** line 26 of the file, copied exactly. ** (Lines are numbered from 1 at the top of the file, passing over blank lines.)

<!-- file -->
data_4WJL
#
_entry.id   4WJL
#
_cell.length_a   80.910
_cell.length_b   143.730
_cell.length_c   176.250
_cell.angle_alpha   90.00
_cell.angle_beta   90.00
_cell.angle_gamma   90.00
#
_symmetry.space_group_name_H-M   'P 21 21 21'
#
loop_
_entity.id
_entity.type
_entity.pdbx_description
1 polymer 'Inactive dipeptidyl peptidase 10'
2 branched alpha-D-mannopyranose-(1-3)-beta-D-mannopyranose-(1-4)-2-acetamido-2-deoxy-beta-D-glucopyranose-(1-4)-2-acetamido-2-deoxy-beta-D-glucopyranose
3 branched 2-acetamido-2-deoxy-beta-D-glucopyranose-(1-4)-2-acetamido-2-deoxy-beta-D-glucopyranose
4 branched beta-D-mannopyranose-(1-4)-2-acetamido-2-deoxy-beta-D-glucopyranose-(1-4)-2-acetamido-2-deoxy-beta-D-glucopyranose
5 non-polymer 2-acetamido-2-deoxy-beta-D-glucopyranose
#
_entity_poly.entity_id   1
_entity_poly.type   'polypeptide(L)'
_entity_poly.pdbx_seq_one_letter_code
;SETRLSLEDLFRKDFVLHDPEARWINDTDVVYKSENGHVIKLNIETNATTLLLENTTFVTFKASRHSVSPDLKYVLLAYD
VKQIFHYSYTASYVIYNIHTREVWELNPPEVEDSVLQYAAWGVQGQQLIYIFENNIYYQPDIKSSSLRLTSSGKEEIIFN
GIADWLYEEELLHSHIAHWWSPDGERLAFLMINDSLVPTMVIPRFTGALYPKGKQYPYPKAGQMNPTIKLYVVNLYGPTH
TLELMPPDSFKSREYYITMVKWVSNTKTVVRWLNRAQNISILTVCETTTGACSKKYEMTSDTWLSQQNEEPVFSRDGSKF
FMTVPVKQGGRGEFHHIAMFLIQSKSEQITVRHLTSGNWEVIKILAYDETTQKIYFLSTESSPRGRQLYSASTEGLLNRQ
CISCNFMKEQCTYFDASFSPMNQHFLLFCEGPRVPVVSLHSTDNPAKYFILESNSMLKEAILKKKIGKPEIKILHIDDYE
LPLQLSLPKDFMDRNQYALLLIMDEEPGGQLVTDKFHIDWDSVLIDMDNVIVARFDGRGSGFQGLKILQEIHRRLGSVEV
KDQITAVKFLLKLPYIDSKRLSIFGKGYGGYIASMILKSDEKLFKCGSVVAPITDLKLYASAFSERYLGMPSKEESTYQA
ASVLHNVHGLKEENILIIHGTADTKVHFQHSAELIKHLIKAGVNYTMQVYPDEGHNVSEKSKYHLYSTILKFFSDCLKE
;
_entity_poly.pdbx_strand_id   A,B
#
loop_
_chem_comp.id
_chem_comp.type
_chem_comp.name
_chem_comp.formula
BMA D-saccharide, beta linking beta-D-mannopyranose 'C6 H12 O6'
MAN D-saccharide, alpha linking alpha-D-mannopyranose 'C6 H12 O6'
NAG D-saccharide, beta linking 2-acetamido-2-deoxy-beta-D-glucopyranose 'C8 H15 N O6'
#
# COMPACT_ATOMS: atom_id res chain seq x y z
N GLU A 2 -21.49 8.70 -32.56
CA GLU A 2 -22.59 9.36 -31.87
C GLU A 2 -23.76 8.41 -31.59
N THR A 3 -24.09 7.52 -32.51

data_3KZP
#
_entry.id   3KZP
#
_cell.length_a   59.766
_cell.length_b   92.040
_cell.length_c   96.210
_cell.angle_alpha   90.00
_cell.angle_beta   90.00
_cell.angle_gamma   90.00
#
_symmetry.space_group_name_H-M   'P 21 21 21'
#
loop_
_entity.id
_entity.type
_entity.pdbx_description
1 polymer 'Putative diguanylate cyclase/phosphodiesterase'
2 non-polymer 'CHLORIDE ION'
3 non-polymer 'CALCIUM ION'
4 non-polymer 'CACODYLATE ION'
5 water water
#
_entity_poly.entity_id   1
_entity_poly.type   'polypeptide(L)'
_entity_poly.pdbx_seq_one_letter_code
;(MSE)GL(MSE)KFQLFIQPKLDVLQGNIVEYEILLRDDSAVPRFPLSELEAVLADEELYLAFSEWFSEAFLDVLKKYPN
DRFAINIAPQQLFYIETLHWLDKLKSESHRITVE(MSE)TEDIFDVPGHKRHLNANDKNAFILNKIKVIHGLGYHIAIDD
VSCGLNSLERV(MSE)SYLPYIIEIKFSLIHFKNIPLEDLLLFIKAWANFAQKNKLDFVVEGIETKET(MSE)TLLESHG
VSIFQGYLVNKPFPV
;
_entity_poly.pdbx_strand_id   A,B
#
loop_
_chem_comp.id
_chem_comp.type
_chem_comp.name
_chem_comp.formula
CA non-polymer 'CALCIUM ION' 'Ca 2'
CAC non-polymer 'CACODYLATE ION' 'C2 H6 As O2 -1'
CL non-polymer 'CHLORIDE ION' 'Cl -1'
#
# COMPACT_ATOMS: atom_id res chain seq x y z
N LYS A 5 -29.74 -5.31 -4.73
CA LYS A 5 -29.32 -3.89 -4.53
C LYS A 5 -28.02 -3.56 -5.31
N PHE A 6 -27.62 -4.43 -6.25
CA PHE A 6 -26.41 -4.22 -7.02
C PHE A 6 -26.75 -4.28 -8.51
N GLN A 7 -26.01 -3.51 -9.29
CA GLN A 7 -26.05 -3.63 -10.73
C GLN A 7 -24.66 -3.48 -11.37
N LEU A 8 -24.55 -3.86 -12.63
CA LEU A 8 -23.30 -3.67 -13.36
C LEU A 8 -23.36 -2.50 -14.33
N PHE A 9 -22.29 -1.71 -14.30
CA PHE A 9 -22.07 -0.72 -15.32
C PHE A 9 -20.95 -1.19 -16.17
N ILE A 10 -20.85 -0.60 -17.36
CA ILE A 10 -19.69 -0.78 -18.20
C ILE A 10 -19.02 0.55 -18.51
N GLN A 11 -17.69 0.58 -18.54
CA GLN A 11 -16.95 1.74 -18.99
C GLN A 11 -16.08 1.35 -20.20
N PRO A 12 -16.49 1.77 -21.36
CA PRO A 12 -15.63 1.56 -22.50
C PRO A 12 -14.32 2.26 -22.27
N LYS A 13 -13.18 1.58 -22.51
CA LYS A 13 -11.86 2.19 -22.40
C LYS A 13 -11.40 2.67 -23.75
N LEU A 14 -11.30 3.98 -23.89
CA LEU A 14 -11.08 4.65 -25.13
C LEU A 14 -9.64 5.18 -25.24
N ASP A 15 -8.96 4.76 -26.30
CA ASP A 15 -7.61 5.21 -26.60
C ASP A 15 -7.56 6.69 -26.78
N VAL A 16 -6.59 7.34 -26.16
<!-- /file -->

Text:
_entity_poly.pdbx_seq_one_letter_code